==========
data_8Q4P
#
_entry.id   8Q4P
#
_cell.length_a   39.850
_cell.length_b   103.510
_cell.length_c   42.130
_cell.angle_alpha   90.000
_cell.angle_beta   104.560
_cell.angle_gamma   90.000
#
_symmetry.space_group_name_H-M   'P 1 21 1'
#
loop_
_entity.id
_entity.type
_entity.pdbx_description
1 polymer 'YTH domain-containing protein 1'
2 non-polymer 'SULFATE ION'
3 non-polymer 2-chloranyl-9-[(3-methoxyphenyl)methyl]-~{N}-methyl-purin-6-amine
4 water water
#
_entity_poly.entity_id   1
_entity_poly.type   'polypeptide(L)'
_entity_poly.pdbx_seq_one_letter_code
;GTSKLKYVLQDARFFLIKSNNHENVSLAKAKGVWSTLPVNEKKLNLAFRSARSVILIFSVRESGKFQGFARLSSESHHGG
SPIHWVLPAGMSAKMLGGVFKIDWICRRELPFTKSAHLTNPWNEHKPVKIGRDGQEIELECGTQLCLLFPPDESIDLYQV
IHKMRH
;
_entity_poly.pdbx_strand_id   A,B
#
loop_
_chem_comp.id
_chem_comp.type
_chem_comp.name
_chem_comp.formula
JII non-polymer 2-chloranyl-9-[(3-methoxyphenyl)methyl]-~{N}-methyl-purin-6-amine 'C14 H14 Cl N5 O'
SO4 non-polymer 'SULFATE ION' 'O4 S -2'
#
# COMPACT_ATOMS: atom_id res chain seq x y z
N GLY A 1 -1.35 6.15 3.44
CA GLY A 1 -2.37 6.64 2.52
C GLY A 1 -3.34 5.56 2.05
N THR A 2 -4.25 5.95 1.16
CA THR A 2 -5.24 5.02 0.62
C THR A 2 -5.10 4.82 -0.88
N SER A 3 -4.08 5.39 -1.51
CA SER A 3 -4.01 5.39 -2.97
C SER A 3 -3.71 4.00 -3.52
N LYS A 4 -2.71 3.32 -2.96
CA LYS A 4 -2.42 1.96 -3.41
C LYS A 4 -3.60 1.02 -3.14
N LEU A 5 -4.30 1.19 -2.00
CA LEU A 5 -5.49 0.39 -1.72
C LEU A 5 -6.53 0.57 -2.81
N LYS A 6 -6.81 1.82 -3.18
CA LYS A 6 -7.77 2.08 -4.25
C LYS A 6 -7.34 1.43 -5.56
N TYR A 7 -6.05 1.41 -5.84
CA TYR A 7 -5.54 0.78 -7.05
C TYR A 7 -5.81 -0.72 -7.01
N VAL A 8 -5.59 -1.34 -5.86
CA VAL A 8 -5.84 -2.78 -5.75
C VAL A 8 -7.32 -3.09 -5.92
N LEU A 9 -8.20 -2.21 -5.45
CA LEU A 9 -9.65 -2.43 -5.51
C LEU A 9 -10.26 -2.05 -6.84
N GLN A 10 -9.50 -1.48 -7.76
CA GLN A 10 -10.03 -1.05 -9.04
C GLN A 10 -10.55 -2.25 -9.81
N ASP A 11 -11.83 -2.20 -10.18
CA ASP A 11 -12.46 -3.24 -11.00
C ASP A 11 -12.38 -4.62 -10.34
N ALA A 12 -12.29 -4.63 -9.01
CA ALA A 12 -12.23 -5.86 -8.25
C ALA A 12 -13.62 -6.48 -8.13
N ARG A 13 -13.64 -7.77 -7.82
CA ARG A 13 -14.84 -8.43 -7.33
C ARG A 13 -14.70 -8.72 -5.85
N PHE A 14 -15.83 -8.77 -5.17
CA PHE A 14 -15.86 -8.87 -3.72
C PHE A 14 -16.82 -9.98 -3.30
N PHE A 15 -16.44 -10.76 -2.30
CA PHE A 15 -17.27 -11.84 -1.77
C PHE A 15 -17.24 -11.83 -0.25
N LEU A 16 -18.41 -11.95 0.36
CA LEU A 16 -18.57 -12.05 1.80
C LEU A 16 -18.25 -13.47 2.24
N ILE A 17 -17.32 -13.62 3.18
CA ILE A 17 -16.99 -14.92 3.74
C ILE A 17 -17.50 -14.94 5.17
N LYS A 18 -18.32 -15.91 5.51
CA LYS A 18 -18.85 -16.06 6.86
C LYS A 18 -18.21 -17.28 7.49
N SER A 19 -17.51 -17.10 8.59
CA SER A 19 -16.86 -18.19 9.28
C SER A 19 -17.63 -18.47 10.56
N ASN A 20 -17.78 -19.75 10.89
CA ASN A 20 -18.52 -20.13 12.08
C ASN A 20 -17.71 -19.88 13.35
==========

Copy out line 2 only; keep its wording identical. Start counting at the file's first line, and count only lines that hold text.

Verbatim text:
#